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Bayesian model reveals latent atrophy factors with dissociable cognitive trajectories in Alzheimer's disease

By Xiuming Zhang, Elizabeth C Mormino, Nanbo Sun, Reisa A. Sperling, Mert R Sabuncu, B.T. Thomas Yeo, for the Alzheimer’s Disease Neuroimaging Initiative

Posted 17 Jul 2016
bioRxiv DOI: 10.1101/064295 (published DOI: 10.1073/pnas.1611073113)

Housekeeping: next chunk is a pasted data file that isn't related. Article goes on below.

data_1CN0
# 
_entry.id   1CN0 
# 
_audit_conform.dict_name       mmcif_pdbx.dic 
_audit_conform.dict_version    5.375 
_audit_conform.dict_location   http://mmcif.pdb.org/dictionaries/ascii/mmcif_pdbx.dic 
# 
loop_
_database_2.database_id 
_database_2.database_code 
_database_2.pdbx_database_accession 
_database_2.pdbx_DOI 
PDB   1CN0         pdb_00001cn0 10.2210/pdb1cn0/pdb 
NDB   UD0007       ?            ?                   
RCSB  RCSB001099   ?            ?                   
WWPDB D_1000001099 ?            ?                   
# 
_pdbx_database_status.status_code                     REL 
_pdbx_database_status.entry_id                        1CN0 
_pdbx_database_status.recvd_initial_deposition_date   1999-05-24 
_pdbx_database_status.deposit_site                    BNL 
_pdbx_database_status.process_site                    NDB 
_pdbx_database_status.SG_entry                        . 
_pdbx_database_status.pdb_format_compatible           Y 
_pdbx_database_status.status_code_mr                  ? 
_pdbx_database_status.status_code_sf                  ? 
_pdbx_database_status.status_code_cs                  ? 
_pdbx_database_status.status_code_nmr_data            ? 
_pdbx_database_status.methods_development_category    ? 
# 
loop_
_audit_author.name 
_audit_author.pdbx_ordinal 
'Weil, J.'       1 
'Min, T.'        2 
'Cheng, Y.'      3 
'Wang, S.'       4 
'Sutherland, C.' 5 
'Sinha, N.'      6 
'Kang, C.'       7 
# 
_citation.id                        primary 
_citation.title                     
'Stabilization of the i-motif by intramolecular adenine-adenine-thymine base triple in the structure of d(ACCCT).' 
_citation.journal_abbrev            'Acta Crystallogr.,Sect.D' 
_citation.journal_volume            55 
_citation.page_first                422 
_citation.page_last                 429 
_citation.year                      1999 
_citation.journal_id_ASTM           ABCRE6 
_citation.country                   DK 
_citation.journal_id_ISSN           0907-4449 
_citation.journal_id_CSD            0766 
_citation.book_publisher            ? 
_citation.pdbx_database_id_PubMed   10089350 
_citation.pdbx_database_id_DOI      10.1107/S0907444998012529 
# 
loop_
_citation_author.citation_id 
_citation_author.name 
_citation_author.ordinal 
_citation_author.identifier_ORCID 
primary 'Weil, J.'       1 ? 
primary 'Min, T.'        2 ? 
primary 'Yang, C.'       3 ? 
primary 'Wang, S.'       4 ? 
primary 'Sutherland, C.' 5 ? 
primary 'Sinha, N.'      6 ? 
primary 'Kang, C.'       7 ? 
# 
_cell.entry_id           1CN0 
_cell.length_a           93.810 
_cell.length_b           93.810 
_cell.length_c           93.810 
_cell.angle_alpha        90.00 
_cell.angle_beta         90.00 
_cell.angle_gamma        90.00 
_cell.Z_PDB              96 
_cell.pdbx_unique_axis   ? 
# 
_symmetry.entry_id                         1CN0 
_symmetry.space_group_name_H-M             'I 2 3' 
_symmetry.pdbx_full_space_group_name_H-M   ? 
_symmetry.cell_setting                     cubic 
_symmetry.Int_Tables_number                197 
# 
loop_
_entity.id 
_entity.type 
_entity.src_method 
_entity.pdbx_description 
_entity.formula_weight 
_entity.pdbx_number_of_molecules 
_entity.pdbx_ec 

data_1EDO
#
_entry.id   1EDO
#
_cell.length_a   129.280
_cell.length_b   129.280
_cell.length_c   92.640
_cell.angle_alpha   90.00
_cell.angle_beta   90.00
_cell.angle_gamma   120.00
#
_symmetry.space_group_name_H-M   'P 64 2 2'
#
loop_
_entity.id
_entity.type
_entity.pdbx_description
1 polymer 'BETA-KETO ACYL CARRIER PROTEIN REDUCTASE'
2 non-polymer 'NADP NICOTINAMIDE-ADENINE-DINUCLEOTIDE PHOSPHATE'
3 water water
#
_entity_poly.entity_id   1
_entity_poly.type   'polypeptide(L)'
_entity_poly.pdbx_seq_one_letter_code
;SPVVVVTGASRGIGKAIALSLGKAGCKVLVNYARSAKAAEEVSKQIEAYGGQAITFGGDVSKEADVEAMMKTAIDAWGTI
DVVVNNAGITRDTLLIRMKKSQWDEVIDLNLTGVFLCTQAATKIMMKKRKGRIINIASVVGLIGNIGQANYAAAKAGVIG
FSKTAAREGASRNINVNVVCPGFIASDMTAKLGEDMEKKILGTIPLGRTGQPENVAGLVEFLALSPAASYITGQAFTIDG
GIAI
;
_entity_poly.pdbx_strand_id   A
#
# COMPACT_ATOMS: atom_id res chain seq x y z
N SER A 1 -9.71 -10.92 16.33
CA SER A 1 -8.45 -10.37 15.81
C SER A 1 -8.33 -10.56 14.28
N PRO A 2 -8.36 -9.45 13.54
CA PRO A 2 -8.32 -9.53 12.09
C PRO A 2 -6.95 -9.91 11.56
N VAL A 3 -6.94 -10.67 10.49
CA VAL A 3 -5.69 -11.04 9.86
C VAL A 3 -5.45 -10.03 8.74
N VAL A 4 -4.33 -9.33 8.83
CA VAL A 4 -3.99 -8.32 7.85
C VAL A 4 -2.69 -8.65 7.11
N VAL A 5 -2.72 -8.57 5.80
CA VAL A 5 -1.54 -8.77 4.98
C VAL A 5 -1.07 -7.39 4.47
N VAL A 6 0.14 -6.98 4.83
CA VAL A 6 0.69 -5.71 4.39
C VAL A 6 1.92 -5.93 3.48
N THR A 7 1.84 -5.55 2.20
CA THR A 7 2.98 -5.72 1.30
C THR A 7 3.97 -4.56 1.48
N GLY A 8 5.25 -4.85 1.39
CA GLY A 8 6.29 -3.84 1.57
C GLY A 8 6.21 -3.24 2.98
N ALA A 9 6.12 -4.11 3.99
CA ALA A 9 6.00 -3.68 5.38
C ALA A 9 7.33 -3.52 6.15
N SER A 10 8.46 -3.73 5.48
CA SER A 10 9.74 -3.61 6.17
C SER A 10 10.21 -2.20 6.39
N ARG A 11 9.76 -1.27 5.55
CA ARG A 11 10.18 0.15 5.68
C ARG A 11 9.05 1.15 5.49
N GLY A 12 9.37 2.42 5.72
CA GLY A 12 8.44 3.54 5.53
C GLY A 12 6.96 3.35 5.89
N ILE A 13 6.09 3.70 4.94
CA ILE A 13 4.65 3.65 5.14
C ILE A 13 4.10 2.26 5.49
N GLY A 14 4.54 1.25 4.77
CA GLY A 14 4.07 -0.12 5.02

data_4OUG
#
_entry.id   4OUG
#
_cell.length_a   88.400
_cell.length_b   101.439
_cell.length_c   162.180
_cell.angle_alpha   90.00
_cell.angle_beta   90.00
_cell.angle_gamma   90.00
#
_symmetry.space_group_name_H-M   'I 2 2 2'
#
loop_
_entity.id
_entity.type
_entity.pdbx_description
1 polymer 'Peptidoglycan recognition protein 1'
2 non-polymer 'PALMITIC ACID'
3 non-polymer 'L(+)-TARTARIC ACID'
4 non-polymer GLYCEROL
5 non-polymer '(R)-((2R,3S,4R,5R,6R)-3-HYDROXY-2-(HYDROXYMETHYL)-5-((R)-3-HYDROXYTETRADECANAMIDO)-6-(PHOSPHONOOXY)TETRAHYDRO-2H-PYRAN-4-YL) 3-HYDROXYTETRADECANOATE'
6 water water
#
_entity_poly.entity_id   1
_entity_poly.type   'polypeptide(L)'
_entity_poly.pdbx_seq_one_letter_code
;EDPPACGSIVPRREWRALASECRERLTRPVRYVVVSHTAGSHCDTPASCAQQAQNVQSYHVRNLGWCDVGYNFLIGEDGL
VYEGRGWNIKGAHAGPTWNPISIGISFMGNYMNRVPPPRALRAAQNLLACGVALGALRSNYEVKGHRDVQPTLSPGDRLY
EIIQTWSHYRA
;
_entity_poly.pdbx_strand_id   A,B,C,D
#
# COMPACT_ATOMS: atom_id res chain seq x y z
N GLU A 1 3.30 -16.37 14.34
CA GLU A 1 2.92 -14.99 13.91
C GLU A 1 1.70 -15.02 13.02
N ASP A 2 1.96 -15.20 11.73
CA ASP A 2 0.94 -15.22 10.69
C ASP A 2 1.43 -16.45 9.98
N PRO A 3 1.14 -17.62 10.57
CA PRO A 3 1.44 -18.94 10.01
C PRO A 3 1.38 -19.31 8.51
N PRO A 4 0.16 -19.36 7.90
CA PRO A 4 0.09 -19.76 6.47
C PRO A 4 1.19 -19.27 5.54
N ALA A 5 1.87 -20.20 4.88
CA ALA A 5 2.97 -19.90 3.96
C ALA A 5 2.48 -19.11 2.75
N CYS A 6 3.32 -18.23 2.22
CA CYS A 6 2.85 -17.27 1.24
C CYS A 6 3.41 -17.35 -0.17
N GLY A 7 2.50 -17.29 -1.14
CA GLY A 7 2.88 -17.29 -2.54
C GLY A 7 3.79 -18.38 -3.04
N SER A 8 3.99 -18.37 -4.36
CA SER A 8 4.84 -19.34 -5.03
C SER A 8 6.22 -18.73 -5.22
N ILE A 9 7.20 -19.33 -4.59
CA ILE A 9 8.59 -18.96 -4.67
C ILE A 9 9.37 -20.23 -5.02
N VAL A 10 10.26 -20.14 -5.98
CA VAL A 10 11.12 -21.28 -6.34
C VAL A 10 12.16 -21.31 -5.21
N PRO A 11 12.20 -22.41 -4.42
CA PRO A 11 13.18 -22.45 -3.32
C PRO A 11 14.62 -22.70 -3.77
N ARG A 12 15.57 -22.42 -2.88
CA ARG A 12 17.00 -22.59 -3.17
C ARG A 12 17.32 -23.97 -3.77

We employed a data-driven Bayesian model to automatically identify distinct latent factors of overlapping atrophy patterns from voxelwise structural magnetic resonance imaging (MRI) of late-onset Alzheimer's disease (AD) dementia patients. Our approach estimated the extent to which multiple distinct atrophy patterns were expressed within each participant rather than assuming that each participant expressed a single atrophy factor. The model revealed a temporal atrophy factor (medial temporal cortex, hippocampus and amygdala), a subcortical atrophy factor (striatum, thalamus and cerebellum), and a cortical atrophy factor (frontal, parietal, lateral temporal and lateral occipital cortices). To explore the influence of each factor in early AD, atrophy factor compositions were inferred in beta-amyloid-positive (Aβ+) mild cognitively impaired (MCI) and cognitively normal (CN) participants. All three factors were associated with memory decline across the entire clinical spectrum, whereas the cortical factor was associated with executive function decline in Aβ+ MCI participants and AD dementia patients. Direct comparison between factors revealed that the temporal factor showed the strongest association with memory, while the cortical factor showed the strongest association with executive function. The subcortical factor was associated with the slowest decline for both memory and executive function compared to temporal and cortical factors. These results suggest that distinct patterns of atrophy influence decline across different cognitive domains. Quantification of this heterogeneity may enable the computation of individual-level predictions relevant for disease monitoring and customized therapies. Code from this manuscript is publicly available at link_to_be_added.

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